AMY GOODMAN: We’re going to break and then come back to Professor Avi Shlaim. He is professor of international relations at Oxford University, served in the Israeli military. His latest book is called Lion of Jordan. He is one of the world’s leading scholars on the Arab-Israel conflict. Stay with us.


    AMY GOODMAN: Our guest right now is Oxford University Professor Avi Shlaim. He teaches international relations at Oxford University. He’s speaking to us from Oxford right now, leading authority in the world on the Arab-Israeli conflict.

    We’ve had a number of debates here on Democracy Now!, Professor Shlaim, over the past weeks about what’s happening in Gaza and those who support the Israeli military continually say that in 2005, three years ago, Israel pulled out of Gaza entirely. You have a different picture of what happened under Ariel Sharon in August of 2005. Explain how you see the withdrawal of Israeli military at that time.

    AVI SHLAIM: President Bush described Ariel Sharon as a man of peace. I’ve done a great deal of archival research on the Arab-Israeli conflict, and I can honestly tell you that I have never come across a single scintilla of evidence to support the view of Ariel Sharon as a man of peace. He was a man of war, a champion of violent solutions, a man who rejected totally any Palestinian right to self-determination. He was a proponent of Greater Israel, and it is in this context that I see his decision to withdraw unilaterally from Gaza in August of 2005.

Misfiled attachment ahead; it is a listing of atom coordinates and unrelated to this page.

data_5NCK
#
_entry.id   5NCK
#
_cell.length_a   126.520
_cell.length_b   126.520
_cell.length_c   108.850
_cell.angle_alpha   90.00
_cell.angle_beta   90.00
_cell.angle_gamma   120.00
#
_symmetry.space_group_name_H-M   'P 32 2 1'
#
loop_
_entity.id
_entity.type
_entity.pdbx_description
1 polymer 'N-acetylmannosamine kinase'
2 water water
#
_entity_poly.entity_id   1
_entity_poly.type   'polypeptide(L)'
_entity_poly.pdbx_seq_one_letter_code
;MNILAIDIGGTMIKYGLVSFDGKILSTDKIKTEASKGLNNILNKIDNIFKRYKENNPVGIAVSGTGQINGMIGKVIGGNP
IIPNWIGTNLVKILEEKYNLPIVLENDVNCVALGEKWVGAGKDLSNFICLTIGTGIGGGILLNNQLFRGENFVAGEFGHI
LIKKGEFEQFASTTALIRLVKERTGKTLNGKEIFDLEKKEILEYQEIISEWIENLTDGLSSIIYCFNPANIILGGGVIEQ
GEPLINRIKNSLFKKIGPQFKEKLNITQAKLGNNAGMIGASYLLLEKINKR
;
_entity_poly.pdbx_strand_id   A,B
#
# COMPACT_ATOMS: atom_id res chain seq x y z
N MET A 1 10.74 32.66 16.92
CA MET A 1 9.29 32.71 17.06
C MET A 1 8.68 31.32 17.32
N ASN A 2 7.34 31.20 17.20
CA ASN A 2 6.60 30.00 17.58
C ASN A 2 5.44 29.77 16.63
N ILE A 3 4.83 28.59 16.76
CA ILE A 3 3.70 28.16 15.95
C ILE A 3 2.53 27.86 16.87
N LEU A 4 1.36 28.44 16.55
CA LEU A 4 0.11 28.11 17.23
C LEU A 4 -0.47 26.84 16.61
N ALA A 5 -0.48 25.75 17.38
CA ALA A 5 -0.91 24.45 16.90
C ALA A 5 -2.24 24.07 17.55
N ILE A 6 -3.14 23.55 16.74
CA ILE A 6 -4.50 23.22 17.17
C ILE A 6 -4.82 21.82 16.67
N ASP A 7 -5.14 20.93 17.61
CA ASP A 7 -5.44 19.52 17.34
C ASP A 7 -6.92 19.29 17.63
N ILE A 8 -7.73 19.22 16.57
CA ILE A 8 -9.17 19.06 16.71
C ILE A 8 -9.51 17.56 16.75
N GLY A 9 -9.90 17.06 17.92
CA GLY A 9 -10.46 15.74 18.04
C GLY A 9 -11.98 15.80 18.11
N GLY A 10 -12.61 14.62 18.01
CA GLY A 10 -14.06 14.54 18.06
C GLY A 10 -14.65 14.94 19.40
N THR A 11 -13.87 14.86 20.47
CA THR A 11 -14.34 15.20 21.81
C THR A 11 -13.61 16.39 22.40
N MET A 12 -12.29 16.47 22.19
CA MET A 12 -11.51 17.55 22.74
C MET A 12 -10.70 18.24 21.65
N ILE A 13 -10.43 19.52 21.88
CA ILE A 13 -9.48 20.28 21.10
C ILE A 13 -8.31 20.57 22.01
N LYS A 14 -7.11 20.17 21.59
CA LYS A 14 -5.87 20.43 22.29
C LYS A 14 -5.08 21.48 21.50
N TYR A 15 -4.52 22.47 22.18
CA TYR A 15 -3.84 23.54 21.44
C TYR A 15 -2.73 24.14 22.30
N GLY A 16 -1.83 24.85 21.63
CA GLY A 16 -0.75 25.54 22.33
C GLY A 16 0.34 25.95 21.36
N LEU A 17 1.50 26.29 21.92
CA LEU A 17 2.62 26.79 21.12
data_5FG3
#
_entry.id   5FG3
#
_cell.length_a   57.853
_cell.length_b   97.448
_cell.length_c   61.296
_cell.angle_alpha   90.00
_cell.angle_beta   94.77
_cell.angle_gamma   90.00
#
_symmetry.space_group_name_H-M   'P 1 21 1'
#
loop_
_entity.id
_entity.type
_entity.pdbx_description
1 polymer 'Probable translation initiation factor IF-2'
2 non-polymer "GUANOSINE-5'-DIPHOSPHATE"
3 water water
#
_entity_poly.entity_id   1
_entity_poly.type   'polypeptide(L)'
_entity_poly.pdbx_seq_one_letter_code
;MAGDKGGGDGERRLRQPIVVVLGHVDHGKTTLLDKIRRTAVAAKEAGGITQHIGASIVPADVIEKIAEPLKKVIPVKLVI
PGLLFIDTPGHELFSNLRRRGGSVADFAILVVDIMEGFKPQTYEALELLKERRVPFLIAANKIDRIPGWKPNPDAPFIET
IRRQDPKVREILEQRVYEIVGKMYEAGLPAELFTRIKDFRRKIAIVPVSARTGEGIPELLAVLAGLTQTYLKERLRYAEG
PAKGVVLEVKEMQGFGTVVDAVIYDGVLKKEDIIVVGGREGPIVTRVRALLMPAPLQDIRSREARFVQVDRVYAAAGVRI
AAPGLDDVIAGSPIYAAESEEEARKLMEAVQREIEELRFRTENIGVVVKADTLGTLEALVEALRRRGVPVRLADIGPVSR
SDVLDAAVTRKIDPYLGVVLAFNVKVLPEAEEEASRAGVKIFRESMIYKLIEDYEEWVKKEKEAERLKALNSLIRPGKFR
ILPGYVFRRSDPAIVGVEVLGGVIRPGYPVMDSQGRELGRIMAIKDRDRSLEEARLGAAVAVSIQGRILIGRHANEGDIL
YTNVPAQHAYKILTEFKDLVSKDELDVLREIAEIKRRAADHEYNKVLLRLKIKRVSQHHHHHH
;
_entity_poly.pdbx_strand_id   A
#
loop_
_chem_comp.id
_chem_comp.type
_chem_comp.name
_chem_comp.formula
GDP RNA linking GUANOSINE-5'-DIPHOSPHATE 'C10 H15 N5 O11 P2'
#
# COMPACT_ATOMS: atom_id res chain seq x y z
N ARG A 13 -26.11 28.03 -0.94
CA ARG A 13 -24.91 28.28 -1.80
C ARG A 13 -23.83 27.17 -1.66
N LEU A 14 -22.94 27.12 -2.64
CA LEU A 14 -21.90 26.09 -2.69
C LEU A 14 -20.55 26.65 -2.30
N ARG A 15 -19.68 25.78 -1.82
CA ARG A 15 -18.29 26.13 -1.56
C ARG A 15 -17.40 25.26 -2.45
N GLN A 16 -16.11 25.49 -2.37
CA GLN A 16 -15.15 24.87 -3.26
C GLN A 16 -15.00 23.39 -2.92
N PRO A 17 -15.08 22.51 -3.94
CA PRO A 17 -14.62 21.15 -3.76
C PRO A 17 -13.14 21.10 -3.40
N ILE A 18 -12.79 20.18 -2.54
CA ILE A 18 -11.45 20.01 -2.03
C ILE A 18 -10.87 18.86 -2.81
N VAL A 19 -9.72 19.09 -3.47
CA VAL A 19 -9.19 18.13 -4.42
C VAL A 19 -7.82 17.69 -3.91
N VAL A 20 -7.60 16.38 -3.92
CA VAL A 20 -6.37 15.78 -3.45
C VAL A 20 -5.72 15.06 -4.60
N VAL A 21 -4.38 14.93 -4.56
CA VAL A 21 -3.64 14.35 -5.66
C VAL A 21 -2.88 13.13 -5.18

The withdrawal was officially called the unilateral Israeli disengagement from Gaza. I would like to underline the word “unilateral.” Ariel Sharon was the unilateralist par excellence. The reason he decided to withdraw from Gaza was not out of any concern for the welfare of the people of Gaza or any sympathy for the Palestinians or their national aspirations, but because of the pressure exerted by Hamas, by the Islamic resistance, to the Israeli occupation of Gaza. In the end, Israel couldn’t sustain the political, diplomatic and psychological costs of maintaining its occupation in Gaza.